Note the turnbuckle. On both sides, the locker is secured to the boat using small 316 stainless turnbuckles from McMaster-Carr.
Inside the locker, the low pressure
output is protected by another bit of hose,
so it won't chafe against the threaded steel
rod that secures the tanks.
The wire for the solenoid is tightly secured.
It was very satisfying to flip the switch inside,
and hear a nice big "click." The wire and breaker
were installed years ago.
The low pressure hose feeds into this "Tee"
with a separate hose for the gas barbeque.
I haven't figured out what to do with that
A permanent installation, with a hose run to the barbeque, would require more holes in the boat. and leave a hose permanently exposed and hanging over the transom.
Yet connecting and disconnecting it every time I want to use the barbeque will be a real hassle.
They make "quick connect" fittings, but I'm a bit worried about corrosion after long term exposure to salt water, that could eventually allow a leak.
This Tee will be bolted down to a teak block,
epoxied to the inside of the locker.
All of the NPT fittings that came from Trident
were sealed with Red Loc-Tite.
There's a special Yellow Loc-Tite for propane,
but I don't see it on the shelf anywhere.
If the Red stuff is good enough for the manufacturer, it should be good enough for me.
I was very careful to keep it on the threads only.
One doesn't need sealant on flared gas fittings,
just on NPT fittings. However, I wanted to keep the nuts secure, so they can't possibly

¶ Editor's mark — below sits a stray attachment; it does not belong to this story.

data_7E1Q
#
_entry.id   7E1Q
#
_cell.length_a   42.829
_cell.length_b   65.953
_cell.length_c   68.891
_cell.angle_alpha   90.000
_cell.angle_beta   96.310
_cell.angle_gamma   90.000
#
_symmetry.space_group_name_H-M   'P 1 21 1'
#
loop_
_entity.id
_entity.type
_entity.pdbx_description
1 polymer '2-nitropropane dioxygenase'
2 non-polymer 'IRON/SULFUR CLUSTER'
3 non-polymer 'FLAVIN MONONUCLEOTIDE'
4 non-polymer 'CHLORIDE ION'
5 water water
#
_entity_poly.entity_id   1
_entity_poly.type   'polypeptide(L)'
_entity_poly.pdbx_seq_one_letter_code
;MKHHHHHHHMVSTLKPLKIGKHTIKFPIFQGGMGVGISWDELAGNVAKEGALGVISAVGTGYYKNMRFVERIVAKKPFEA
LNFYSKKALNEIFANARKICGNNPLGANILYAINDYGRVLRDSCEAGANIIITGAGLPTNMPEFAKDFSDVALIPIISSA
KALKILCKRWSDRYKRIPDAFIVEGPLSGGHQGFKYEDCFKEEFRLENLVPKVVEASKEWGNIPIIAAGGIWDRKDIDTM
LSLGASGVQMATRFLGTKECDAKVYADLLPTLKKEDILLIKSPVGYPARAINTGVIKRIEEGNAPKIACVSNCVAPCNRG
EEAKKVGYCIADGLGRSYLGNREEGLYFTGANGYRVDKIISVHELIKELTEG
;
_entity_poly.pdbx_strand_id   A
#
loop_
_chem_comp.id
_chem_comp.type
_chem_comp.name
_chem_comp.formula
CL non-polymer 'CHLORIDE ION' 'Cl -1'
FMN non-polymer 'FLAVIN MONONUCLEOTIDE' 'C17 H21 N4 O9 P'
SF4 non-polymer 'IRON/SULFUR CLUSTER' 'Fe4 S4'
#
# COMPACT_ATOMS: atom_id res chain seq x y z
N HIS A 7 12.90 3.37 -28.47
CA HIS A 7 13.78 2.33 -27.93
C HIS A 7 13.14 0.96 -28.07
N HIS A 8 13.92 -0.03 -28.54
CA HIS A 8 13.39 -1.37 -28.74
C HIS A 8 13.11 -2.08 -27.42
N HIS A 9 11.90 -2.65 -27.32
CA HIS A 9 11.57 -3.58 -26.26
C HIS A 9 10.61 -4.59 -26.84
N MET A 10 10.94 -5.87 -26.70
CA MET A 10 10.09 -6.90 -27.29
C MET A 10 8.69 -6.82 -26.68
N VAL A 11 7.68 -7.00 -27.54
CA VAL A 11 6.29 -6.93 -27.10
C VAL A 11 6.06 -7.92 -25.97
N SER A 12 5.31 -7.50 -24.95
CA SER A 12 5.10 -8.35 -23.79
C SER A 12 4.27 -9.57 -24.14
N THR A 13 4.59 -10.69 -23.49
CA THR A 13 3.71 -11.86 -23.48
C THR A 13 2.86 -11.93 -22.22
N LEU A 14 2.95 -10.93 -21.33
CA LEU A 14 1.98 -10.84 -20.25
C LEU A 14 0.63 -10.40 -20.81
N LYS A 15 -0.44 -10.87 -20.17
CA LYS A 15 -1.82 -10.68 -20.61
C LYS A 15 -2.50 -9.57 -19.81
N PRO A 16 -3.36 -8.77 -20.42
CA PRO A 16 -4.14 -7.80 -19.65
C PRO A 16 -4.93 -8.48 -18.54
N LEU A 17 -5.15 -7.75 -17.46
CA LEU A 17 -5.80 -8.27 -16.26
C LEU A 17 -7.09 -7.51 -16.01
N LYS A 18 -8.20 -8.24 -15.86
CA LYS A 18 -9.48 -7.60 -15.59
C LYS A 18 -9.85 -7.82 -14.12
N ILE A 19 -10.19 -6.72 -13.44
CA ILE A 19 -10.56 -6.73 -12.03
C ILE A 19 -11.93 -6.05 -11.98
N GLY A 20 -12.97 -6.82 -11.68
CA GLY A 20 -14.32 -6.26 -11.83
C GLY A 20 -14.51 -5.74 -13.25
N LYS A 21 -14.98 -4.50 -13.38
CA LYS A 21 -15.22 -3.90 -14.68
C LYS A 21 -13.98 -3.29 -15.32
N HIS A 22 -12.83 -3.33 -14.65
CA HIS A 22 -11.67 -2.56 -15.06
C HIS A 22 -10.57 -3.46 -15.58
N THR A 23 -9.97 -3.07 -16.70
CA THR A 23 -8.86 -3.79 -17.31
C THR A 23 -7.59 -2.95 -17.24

vibrate loose over time.
All the hoses and wires are tucked back out of the way,
and can't be seen once
the helm seat is back in place.
Naturally, the old hose uses an NPT fitting, but the new one has a 1/4" reverse flared fitting.
And, naturally, I couldn't find plumbing fittings to make the new hose fit into the old NPT female fitting on the regulator.
Finally, I called Trident, and special ordered
a little brass fitting,
part number 6401414.
Only two bucks, and
eight bucks shipping.
I wish I'd known, and ordered it
with the rest of the stuff.
There are a couple of details
to wrap up.
The Trident locker came with the old style Left Handed POL
tank connector, so I had to get a new hose with the
new OPD connector.
Finally, the old CNG stove was pulled out,
and the last few feet of hose run completed.
The stove area needs a good cleaning and a coat of paint,
and then the new stove goes in. That'll be nice.
This teak block is epoxied to the hull, behind the new fridge/freezer,
keeping the hose tightly supported
every 12 to 18 inches.